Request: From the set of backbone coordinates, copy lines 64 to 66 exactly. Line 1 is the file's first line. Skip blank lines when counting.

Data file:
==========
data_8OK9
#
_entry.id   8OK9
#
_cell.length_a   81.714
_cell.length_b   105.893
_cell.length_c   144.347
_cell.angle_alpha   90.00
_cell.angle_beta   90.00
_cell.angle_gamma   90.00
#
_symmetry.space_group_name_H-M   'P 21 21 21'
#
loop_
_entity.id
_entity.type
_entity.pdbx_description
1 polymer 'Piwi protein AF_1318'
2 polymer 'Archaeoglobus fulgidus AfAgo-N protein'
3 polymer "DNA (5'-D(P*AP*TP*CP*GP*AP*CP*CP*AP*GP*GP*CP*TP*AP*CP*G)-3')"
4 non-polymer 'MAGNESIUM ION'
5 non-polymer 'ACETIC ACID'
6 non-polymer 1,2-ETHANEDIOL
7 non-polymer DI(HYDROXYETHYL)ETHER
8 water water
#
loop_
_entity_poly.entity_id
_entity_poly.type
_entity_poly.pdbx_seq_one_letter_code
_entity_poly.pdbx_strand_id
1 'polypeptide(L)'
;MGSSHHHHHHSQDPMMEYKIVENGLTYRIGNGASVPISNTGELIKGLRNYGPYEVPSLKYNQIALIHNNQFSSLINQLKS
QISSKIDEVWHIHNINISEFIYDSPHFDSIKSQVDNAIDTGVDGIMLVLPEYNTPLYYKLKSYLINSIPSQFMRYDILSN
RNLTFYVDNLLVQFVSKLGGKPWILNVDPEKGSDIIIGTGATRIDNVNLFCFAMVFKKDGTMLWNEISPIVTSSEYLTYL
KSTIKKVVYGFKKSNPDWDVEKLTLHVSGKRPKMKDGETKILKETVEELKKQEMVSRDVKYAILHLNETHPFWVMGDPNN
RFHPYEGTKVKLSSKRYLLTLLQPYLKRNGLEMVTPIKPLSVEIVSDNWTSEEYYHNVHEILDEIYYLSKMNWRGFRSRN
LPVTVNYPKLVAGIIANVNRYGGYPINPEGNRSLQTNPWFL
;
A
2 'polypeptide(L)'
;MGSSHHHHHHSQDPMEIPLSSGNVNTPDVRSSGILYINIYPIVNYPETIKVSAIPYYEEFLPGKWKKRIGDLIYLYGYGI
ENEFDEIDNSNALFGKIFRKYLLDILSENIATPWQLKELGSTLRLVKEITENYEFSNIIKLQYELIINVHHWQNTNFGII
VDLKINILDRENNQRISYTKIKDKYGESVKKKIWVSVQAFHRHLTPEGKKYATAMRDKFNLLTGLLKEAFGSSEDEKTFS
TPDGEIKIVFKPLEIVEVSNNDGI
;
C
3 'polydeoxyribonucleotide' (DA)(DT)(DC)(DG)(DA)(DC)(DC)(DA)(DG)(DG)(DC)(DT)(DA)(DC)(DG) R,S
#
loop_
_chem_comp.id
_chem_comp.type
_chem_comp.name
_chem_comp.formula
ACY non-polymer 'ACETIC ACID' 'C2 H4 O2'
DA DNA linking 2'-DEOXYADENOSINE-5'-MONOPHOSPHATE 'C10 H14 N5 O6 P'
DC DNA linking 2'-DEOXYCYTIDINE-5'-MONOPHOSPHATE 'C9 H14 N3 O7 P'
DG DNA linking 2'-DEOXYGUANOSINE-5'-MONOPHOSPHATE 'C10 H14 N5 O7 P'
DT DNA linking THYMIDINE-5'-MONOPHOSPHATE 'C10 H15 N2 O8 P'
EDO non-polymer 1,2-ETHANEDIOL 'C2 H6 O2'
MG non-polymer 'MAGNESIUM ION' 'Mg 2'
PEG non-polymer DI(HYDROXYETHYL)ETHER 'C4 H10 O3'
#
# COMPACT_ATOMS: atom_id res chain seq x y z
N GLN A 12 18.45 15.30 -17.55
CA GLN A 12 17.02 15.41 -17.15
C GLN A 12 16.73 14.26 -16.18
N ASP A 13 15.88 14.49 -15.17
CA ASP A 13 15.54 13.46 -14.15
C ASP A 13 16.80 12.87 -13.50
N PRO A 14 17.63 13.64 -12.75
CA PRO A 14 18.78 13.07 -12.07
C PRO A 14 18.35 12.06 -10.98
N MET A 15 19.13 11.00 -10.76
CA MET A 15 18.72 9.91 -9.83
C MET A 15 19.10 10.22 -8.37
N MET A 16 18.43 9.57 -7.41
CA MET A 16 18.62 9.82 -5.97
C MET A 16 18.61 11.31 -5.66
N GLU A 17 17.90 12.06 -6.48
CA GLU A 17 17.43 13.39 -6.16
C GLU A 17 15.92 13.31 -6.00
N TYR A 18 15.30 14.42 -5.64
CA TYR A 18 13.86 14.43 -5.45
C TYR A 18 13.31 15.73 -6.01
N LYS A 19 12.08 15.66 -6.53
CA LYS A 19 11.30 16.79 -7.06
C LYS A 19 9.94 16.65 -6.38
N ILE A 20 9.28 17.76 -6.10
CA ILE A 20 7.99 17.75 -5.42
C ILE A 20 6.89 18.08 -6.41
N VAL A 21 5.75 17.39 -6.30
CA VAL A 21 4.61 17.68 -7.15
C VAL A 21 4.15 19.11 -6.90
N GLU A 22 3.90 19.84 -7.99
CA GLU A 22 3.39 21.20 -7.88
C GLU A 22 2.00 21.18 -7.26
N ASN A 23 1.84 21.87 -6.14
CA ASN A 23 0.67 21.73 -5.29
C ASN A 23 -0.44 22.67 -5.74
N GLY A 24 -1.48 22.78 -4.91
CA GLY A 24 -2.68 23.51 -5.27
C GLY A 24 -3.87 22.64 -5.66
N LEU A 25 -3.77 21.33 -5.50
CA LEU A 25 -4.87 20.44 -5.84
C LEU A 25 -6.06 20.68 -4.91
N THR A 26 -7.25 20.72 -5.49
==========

# COMPACT_ATOMS: atom_id res chain seq x y z
N GLN A 12 18.45 15.30 -17.55
CA GLN A 12 17.02 15.41 -17.15